However, instead of focusing on the problem --- an unsupported yet consistent allegation by US Forest Service/US Dept of Agriculture personnel and their assigned US Attorneys in which "mechanized" only bans bicycles and not nordic or alpine ski gear, nor any other mechanical assistance used by Wilderness travelers -- the brilliant team of strategists at STC have decided to pursue a piece of legislation instead.
Doubtless this proposed bill will have co-sponsors within a handful of Senators from among the 100 total in the Congress. Grease enough palms and you'll get a wobbly "Yea" from those who perceive their wallets have been rendered marginally thicker.
But how will it play out in the Congress? When was the last time the Congress admitted that it made an error 52 years ago and rectified that error with full passage of a separate piece of legislation, especially when that newer legislation doesn't correct the error identified?
Please feel free to offer your proofs.
The long-standing misinterpretation of "mechanized" is so durable that even the pseudo-authority Wikipedia follows the misinterpretation:
Additionally, areas considered as Wilderness should have no enterprises within them or any motorized/mechanized devices (e.g.; vehicles, motorbikes, or bicycles).
You will not find any statement within the Wilderness Act that explicitly prohibits bicycles while explicitly allowing nordic, randonnee or alpine ski gear. You will not find any statement explicitly allowing winter Wilderness travel using such ski gear with a pulk.
You will not find anything which endorses the misinterpretation consistently offered as the real, honest understanding of the Wilderness Act.
The point of creating official Wilderness was and is to prohibit development of a sort which changes the "wilderness" into Just Another Place in McAmerica with McMansions and McStarbucks and McChipotle and McLuxury Suites.
The point was to preserve the land as it was, or as close thereto as possible, when the USA was founded.
But we have a few problems here.
Horses, and the mechanical means used by humans to ride them, are not prohibited from Wilderness travel. In the Bob Marshall Wilderness found in the state of Montana, multi-animal pack trains of horses (and sometimes mules) have turned portions of the "trails" running through that Wilderness into what essentially are pockmarked, hammered, vegetation-free highways. The fact that they are not paved with concrete, asphalt, macadam or crushed gravel doesn't make them any less modern or less antithetical to primitive "wilderness." In the 1800s, the area now known as the Bob Marshall Wilderness was not a hotbed of horse riding traffic jams with attendant defoliation of a sort normally achieved through judicious application of Agent Orange.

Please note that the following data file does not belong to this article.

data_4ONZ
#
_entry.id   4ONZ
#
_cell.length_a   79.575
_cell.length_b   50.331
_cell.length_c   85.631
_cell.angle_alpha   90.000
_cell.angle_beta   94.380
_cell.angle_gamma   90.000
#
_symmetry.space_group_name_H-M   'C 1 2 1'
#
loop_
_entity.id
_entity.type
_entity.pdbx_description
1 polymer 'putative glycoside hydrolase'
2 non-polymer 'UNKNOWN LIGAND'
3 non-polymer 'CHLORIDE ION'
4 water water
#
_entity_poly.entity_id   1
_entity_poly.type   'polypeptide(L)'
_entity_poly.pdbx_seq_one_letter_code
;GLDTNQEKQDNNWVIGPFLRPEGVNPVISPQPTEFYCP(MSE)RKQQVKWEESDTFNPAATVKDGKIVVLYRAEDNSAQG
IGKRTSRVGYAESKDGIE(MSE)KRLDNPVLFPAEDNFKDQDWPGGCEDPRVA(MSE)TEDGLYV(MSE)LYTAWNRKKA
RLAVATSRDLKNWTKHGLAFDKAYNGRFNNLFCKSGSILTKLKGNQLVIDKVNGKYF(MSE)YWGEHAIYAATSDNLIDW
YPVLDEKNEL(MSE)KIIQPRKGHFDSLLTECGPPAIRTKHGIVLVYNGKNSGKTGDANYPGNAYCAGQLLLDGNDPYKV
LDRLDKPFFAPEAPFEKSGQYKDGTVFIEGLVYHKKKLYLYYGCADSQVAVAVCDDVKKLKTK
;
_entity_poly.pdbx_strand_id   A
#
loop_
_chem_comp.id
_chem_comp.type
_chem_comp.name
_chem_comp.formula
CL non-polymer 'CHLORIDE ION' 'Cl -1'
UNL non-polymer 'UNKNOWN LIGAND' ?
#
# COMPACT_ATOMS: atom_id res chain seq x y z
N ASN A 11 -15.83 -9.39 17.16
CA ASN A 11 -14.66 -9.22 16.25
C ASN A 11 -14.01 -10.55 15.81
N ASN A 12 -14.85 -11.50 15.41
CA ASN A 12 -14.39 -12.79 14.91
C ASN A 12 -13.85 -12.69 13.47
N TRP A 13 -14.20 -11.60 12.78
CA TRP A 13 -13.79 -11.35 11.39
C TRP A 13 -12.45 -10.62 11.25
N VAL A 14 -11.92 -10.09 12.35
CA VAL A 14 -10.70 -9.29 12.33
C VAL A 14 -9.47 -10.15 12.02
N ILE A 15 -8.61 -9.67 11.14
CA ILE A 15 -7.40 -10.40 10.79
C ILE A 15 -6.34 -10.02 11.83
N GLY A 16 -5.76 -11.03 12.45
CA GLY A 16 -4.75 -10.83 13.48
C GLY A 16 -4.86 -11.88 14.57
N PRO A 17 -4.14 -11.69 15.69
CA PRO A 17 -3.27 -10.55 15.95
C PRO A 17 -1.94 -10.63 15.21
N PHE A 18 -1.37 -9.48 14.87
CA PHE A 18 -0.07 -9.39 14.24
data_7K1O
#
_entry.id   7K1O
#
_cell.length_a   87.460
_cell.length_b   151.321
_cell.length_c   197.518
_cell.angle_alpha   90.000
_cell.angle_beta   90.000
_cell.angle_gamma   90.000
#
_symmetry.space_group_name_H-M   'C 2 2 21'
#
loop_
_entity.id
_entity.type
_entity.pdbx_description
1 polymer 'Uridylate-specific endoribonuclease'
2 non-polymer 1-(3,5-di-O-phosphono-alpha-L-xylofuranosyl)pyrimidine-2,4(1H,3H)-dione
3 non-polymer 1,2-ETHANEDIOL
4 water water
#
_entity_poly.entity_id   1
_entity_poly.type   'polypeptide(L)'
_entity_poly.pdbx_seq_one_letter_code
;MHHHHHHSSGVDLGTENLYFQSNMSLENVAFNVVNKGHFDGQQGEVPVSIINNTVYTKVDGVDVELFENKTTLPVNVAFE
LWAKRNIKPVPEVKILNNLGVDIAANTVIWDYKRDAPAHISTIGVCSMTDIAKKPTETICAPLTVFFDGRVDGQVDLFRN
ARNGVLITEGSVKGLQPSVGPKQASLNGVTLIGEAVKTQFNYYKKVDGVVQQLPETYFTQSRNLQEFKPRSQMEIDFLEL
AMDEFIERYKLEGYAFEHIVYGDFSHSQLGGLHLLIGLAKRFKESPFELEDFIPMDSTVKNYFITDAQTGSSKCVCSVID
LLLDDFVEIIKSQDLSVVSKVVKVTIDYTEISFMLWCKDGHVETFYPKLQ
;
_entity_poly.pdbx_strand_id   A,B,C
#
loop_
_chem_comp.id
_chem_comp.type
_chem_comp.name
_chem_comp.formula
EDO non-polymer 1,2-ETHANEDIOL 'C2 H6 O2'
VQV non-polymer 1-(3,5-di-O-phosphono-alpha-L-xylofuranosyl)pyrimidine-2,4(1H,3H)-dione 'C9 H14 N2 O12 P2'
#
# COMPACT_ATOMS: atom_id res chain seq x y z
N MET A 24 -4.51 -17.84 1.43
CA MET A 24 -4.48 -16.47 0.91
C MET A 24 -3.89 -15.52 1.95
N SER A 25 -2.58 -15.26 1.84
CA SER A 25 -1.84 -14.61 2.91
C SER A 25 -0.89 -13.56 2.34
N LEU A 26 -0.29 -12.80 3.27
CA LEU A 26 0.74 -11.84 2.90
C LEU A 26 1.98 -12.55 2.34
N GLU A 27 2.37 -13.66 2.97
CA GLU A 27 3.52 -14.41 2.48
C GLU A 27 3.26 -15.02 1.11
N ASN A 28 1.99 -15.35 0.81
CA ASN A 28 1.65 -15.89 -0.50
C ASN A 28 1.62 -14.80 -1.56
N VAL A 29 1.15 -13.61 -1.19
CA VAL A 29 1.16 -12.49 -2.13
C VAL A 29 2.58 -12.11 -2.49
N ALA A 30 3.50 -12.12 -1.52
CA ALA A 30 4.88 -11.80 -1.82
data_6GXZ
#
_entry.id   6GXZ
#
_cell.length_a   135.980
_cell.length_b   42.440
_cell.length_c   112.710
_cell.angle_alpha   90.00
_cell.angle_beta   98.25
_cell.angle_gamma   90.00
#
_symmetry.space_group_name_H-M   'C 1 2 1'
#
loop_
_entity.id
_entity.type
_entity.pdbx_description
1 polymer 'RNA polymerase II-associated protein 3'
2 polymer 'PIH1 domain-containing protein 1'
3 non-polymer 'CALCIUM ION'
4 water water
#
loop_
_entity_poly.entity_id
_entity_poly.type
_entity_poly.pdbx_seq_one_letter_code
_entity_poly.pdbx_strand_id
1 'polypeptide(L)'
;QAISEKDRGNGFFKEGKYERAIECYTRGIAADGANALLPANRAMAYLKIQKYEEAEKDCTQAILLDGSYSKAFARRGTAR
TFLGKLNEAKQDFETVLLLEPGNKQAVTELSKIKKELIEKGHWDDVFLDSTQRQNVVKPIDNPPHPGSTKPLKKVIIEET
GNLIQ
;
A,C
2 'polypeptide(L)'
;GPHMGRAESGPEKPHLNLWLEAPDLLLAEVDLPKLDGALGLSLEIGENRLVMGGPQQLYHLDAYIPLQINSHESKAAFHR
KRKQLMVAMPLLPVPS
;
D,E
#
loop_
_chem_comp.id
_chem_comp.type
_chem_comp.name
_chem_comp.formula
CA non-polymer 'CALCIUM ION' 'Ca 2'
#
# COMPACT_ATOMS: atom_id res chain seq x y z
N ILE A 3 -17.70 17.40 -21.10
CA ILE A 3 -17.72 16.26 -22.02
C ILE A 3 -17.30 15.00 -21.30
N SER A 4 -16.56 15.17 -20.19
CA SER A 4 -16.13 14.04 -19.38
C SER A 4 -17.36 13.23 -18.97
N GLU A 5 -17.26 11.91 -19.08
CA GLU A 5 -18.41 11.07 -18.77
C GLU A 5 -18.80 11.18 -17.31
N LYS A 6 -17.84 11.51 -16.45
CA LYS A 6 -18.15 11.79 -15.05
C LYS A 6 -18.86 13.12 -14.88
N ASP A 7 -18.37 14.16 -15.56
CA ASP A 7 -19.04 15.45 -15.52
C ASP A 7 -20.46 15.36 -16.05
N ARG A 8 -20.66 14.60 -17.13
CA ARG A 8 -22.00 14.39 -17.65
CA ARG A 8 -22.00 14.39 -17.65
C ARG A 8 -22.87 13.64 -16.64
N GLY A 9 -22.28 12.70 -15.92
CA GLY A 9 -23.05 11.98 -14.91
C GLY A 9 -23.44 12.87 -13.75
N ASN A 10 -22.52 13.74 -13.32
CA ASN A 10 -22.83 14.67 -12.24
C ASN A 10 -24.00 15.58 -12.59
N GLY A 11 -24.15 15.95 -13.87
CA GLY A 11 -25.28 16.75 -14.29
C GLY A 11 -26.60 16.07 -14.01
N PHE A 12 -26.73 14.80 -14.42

The erosion caused by loss of vegetation is well known among fisheries biologists who study humankind's impacts on aquatic ecosystems.
If the point of Wilderness is preservation of an untrammeled, relatively pristine ecosystem, then we've got a big problem with consistently ramping-up (in recent decades, that is) horse-based travel in places like the Bob Marshall.
And that doesn't even reach the issue of immediately adjacent commercial development, which hastens the user impacts by making access to the Wilderness that much easier.
It also doesn't even begin to confront the real problem: USFS/USDA/USAG personnel reading "mechanized" as prohibiting bicycles while allowing other mechanical assistance.
Be sure to BOOST the STC's profile and work, "industry" bro.
Since you don't know jack shit on the subject.
Hell, even Kevin "kidwoo" Bazar doesn't know jack shit on this subject, and he's your fucking go-to guy for everything.
--Charles F. Oxtrot, who knows more in this field than every single scrivener he's read.